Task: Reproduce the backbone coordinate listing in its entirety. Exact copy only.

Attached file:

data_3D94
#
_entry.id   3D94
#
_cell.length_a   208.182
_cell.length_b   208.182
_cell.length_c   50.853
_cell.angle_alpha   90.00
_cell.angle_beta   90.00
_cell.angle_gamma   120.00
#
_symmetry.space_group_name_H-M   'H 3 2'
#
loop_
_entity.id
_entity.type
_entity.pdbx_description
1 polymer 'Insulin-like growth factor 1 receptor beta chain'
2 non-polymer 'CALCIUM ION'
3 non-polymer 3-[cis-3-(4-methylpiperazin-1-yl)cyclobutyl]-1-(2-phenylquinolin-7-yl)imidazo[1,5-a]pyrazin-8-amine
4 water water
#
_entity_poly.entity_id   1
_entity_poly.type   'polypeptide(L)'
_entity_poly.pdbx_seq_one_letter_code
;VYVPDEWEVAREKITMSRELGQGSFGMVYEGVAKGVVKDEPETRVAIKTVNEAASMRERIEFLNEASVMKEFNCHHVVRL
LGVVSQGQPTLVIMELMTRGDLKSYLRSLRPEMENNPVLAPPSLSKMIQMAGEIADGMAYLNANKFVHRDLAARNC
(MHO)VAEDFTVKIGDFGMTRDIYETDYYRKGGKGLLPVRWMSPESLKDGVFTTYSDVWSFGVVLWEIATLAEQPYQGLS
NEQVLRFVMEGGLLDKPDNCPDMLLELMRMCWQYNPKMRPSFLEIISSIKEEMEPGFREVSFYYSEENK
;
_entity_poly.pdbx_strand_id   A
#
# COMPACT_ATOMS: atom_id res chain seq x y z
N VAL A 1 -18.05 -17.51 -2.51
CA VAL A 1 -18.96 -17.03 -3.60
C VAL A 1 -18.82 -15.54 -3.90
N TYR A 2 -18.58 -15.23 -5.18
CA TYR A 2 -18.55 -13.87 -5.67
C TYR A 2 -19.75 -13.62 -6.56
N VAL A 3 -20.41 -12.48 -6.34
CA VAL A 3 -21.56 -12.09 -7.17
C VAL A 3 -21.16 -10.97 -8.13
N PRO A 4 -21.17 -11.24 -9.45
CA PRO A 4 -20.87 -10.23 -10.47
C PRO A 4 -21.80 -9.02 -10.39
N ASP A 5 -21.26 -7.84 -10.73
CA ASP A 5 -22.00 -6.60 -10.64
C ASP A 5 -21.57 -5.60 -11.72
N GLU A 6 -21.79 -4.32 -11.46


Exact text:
data_3D94
#
_entry.id   3D94
#
_cell.length_a   208.182
_cell.length_b   208.182
_cell.length_c   50.853
_cell.angle_alpha   90.00
_cell.angle_beta   90.00
_cell.angle_gamma   120.00
#
_symmetry.space_group_name_H-M   'H 3 2'
#
loop_
_entity.id
_entity.type
_entity.pdbx_description
1 polymer 'Insulin-like growth factor 1 receptor beta chain'
2 non-polymer 'CALCIUM ION'
3 non-polymer 3-[cis-3-(4-methylpiperazin-1-yl)cyclobutyl]-1-(2-phenylquinolin-7-yl)imidazo[1,5-a]pyrazin-8-amine
4 water water
#
_entity_poly.entity_id   1
_entity_poly.type   'polypeptide(L)'
_entity_poly.pdbx_seq_one_letter_code
;VYVPDEWEVAREKITMSRELGQGSFGMVYEGVAKGVVKDEPETRVAIKTVNEAASMRERIEFLNEASVMKEFNCHHVVRL
LGVVSQGQPTLVIMELMTRGDLKSYLRSLRPEMENNPVLAPPSLSKMIQMAGEIADGMAYLNANKFVHRDLAARNC
(MHO)VAEDFTVKIGDFGMTRDIYETDYYRKGGKGLLPVRWMSPESLKDGVFTTYSDVWSFGVVLWEIATLAEQPYQGLS
NEQVLRFVMEGGLLDKPDNCPDMLLELMRMCWQYNPKMRPSFLEIISSIKEEMEPGFREVSFYYSEENK
;
_entity_poly.pdbx_strand_id   A
#
# COMPACT_ATOMS: atom_id res chain seq x y z
N VAL A 1 -18.05 -17.51 -2.51
CA VAL A 1 -18.96 -17.03 -3.60
C VAL A 1 -18.82 -15.54 -3.90
N TYR A 2 -18.58 -15.23 -5.18
CA TYR A 2 -18.55 -13.87 -5.67
C TYR A 2 -19.75 -13.62 -6.56
N VAL A 3 -20.41 -12.48 -6.34
CA VAL A 3 -21.56 -12.09 -7.17
C VAL A 3 -21.16 -10.97 -8.13
N PRO A 4 -21.17 -11.24 -9.45
CA PRO A 4 -20.87 -10.23 -10.47
C PRO A 4 -21.80 -9.02 -10.39
N ASP A 5 -21.26 -7.84 -10.73
CA ASP A 5 -22.00 -6.60 -10.64
C ASP A 5 -21.57 -5.60 -11.72
N GLU A 6 -21.79 -4.32 -11.46